Other Opportunities

Lastly, I have very much enjoyed the opportunity to pick Curtis’s brain. He’s always offering me valuable tips and knowledge about real estate and just life in general. Whether it be tips on client relations, listing properties, or even just financial management, I’ve been trying to act like a sponge of knowledge. He’s always honest about things and I respect that.

My views on real estate are growing stronger than ever and I’m excited all the learning opportunities that lie ahead. I am finding that the San Diego Commercial Real Estate Market contains more possibilities than I ever could have expected. Stay posted for my final update in August!

In a bit,

Blake Imperl

Intern, Gabhart Investments

Meet Our New Summer Intern At Gabhart Investments

Meet Our New Summer Intern At Gabhart Investments

 

Blake Imperl – 22 Year Old Aspiring Commercial Real Estate Professional

 

Background

I moved from Milwaukee to Scottsdale, Arizona when I was 5 years old. Spending my formidable years in the desert climate, I always had dreams of moving to the beach. As the son of a former real estate developer, I was exposed to real estate from a young age. My dad specialized in multi-family and student housing developments in and around the Milwaukee area. Upon graduating high school at 18, I moved to San Diego to study marine biology at San Diego State University. I quickly realized I wasn’t cut out for the science world and changed my focus to pre-business. It wasn’t until my sophomore year that I decided I wanted to be a management major with a real estate minor. I accredit this route to the all inspiring business professors I had at SDSU and to my involvement with The Real Estate Society. As a person who thrives on leadership and entrepreneurial opportunities, the knowledge and values I acquired during my time at SDSU will serve me for the rest of my career. Outside of real estate, I am an avid musician who plays in a local indie rock band called Stray Monroe. We’ve had the fortune of playing at some great venues around San Diego including The Casbah and Soda Bar and have also been played on 91X and 94.9FM. I also enjoy traveling, spending time with my girlfriend, and practicing Portuguese.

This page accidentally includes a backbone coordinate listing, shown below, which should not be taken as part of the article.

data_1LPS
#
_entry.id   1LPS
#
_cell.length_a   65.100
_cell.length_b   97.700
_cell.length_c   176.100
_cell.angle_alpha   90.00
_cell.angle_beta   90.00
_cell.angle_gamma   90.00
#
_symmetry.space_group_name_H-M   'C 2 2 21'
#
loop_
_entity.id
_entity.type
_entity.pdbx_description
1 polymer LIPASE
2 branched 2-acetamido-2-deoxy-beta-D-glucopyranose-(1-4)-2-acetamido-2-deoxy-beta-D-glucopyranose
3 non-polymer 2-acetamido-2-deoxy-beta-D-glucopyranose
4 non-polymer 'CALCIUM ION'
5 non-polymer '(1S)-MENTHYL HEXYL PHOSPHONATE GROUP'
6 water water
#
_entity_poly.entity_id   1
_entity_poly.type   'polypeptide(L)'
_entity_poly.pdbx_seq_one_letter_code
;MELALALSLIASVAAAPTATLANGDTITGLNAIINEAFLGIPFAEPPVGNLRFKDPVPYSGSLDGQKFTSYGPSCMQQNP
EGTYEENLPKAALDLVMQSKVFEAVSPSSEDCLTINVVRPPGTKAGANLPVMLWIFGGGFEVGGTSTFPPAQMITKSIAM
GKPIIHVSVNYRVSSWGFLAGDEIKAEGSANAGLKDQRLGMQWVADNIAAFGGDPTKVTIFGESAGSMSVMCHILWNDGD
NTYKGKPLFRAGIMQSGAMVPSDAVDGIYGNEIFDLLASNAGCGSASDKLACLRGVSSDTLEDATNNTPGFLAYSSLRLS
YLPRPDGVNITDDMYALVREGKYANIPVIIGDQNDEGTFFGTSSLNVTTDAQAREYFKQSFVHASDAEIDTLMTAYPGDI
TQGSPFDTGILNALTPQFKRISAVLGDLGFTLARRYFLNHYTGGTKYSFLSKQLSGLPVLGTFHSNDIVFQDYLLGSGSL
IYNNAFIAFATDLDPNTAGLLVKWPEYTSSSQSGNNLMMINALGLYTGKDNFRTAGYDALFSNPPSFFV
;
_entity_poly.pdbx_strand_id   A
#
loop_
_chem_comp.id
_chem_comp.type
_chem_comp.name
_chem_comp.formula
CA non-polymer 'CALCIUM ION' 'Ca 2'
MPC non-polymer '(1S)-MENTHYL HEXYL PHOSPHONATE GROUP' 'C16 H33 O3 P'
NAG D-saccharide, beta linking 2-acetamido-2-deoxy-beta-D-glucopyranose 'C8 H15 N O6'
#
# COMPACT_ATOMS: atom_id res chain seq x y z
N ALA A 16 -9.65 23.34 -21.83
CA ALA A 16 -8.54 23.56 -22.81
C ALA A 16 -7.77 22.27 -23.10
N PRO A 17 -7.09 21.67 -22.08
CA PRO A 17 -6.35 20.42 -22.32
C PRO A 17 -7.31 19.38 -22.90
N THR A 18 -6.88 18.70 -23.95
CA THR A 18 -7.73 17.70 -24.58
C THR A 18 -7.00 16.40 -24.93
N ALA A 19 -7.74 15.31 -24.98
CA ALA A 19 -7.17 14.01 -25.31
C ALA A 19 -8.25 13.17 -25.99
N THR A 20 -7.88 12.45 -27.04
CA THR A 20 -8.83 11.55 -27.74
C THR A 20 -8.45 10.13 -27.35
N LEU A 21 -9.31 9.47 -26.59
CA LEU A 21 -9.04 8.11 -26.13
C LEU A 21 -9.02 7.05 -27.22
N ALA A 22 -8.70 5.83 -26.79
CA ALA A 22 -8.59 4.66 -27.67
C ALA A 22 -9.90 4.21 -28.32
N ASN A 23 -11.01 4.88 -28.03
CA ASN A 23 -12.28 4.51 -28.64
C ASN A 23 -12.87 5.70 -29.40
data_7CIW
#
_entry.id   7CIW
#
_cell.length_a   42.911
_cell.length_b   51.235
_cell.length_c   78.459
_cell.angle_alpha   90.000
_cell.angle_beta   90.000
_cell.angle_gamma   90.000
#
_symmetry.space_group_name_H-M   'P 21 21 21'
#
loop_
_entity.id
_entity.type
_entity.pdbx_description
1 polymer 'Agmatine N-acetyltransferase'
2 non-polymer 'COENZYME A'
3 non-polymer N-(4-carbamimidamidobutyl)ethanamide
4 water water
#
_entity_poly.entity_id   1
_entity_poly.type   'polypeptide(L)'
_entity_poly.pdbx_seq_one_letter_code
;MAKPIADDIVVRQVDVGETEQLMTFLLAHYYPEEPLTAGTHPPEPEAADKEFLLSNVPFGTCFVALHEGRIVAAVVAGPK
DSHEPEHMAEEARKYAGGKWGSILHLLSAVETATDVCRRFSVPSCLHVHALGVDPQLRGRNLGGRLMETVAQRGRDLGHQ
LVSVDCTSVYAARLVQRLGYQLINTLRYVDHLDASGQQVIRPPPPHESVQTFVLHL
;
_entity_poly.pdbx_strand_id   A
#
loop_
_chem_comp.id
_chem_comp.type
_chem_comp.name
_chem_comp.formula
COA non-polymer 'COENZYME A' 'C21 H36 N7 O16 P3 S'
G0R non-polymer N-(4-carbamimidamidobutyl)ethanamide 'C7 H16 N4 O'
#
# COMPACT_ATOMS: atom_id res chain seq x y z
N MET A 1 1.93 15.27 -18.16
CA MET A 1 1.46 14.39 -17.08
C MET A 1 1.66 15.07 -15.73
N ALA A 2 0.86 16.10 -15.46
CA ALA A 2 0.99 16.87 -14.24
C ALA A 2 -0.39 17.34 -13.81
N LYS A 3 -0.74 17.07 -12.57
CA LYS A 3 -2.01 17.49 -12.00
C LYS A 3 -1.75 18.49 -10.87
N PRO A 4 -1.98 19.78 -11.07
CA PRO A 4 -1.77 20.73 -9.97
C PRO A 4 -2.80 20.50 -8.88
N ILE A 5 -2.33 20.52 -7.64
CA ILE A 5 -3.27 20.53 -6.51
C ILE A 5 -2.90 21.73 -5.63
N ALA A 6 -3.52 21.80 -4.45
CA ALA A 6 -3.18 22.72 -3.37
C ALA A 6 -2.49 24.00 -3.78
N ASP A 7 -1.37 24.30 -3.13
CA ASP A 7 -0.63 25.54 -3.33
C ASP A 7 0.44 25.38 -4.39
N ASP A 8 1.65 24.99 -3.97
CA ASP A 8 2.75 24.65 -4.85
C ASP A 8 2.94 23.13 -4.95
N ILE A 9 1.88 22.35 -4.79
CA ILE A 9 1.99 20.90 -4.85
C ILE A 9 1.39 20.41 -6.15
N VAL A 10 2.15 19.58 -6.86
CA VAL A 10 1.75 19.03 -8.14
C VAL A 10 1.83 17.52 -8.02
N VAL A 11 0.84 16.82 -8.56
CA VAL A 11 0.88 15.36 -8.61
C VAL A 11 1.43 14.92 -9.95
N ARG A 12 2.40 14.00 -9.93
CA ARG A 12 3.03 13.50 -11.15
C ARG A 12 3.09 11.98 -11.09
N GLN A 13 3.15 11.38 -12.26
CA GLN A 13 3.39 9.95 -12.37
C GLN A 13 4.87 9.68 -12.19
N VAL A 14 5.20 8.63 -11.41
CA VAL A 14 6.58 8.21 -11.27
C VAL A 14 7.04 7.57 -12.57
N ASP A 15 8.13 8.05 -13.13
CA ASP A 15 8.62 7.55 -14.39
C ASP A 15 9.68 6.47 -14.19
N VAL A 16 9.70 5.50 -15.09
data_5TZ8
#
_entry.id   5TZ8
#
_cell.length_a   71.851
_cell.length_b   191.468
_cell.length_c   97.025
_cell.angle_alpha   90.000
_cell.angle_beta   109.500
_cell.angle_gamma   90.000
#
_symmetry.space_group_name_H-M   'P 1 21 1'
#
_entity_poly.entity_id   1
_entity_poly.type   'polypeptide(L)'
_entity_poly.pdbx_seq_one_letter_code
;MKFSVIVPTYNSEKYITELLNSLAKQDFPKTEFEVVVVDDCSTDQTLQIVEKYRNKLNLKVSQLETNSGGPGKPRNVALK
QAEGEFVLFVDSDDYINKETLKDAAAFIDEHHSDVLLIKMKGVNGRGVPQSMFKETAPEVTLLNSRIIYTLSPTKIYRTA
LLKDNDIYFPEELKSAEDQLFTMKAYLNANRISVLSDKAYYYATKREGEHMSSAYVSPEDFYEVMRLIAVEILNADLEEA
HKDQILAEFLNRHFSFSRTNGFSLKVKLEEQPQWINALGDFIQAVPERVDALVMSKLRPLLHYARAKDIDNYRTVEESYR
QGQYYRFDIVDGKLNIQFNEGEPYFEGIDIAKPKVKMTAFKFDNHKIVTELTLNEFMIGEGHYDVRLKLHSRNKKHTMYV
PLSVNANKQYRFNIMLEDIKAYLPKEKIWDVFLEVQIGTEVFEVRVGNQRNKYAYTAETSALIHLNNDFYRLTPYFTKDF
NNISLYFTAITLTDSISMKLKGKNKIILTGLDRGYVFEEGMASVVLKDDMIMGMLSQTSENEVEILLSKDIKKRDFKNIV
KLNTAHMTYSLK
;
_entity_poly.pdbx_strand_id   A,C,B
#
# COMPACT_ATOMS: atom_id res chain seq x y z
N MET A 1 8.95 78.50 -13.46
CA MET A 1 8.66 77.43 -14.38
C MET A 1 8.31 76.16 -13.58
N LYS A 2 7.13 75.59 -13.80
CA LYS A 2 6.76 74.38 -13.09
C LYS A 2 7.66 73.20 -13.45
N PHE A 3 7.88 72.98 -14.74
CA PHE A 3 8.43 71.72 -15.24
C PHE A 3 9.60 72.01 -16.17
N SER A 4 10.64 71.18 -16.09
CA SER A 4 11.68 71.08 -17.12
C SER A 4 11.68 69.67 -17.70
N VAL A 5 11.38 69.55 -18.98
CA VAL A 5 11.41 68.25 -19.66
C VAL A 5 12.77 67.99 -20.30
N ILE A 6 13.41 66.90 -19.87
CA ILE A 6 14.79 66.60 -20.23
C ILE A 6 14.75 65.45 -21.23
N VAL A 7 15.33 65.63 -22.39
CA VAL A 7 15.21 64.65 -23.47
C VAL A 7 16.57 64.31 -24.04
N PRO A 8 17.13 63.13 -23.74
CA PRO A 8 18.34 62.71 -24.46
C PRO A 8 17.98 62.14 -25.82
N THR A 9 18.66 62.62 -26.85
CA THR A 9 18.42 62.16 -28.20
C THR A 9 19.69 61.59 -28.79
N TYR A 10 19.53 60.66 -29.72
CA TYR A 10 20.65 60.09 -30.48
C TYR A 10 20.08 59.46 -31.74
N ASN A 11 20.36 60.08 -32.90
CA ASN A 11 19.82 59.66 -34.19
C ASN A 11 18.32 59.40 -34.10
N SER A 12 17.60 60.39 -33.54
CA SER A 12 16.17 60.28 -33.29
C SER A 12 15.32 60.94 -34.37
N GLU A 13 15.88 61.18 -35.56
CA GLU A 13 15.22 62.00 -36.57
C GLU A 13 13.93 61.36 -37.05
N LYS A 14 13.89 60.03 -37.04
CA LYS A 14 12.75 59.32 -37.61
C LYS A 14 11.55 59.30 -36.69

Why did you choose to intern with Gabhart Investments?

I chose to intern with Gabhart investments for several reasons. First, Curtis seems to have an amazing drive and motivation to succeed. From the first time we met, I could sense that he carries himself to a high level of professionalism with an immense entrepreneurial spirit. Though I had been exposed to commercial real estate before meeting with him, I never entertained the idea of making it into a possible career. He definitely opened up my eyes to all the opportunities that could be had in commercial. Second, Curtis is a very generous person who gives back to the real estate community. His involvement with past interns, students, and aspiring professionals, really spoke volumes to me. I sensed that if I gave it my all during this internship that I would get a lot back. Lastly, I really liked the opportunity to learn in a small team environment. I felt that I would get a great deal of hands-on experience and intangible knowledge.

How did you hear about the internship?

I heard about this internship through my former boss, Randy Zimnoch, who is the owner of Realty National. Realty National is an investor-friendly and full-service brokerage based out of Pacific Beach. They’ve developed a stellar team of over 30 agents since their inception in 2011. Randy was crucial in setting me on the career path that I am on now. Without his guidance, I think my focus in real estate would have been entirely different.

Why would you work for free?

Knowledge is invaluable. What I will be learning over the course of this internship far outweighs any minute compensation I could currently earn elsewhere. I realized early on in my college education that you can’t monetize the value of experience, because it’s that very experience which will make you more money down the line. In my initial meeting with Curtis, he asked me about my professional goals. One of the things I told him was that it was a personal goal to be a millionaire by the time I’m 30. He told me through hard work, smart decisions, determination, and a bit of luck that it could be possible. This isn’t to say I anticipate real estate being a get-rich-quick process; I fully understand you need to be in for the long-haul. Judging by how successful he has been thus far, I think it’s safe to say I’m learning from somehow who could teach me some things on how to make that possible.